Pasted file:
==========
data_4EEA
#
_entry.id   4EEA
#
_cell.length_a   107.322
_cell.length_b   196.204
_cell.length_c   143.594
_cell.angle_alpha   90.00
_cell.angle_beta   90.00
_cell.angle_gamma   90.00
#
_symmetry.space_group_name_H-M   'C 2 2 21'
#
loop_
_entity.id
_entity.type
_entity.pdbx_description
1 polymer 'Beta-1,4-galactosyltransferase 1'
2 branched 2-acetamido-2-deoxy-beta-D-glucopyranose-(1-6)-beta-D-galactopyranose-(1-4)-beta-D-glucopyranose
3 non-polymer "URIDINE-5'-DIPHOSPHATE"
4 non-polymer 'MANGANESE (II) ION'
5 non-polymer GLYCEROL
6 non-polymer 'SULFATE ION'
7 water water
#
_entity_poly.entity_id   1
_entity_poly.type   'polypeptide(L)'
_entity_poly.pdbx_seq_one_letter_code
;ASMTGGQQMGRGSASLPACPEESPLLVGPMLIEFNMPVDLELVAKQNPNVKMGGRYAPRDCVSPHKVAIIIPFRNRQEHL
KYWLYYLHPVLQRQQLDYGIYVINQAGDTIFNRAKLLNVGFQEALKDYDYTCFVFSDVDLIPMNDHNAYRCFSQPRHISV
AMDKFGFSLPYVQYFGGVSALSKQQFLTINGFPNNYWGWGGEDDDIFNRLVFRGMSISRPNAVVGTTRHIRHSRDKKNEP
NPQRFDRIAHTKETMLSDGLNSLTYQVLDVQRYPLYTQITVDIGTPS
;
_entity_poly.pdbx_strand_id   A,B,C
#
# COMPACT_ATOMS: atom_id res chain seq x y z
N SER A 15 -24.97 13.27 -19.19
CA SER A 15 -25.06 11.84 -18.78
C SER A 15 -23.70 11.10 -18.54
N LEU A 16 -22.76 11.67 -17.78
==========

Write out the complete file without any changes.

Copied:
data_4EEA
#
_entry.id   4EEA
#
_cell.length_a   107.322
_cell.length_b   196.204
_cell.length_c   143.594
_cell.angle_alpha   90.00
_cell.angle_beta   90.00
_cell.angle_gamma   90.00
#
_symmetry.space_group_name_H-M   'C 2 2 21'
#
loop_
_entity.id
_entity.type
_entity.pdbx_description
1 polymer 'Beta-1,4-galactosyltransferase 1'
2 branched 2-acetamido-2-deoxy-beta-D-glucopyranose-(1-6)-beta-D-galactopyranose-(1-4)-beta-D-glucopyranose
3 non-polymer "URIDINE-5'-DIPHOSPHATE"
4 non-polymer 'MANGANESE (II) ION'
5 non-polymer GLYCEROL
6 non-polymer 'SULFATE ION'
7 water water
#
_entity_poly.entity_id   1
_entity_poly.type   'polypeptide(L)'
_entity_poly.pdbx_seq_one_letter_code
;ASMTGGQQMGRGSASLPACPEESPLLVGPMLIEFNMPVDLELVAKQNPNVKMGGRYAPRDCVSPHKVAIIIPFRNRQEHL
KYWLYYLHPVLQRQQLDYGIYVINQAGDTIFNRAKLLNVGFQEALKDYDYTCFVFSDVDLIPMNDHNAYRCFSQPRHISV
AMDKFGFSLPYVQYFGGVSALSKQQFLTINGFPNNYWGWGGEDDDIFNRLVFRGMSISRPNAVVGTTRHIRHSRDKKNEP
NPQRFDRIAHTKETMLSDGLNSLTYQVLDVQRYPLYTQITVDIGTPS
;
_entity_poly.pdbx_strand_id   A,B,C
#
# COMPACT_ATOMS: atom_id res chain seq x y z
N SER A 15 -24.97 13.27 -19.19
CA SER A 15 -25.06 11.84 -18.78
C SER A 15 -23.70 11.10 -18.54
N LEU A 16 -22.76 11.67 -17.78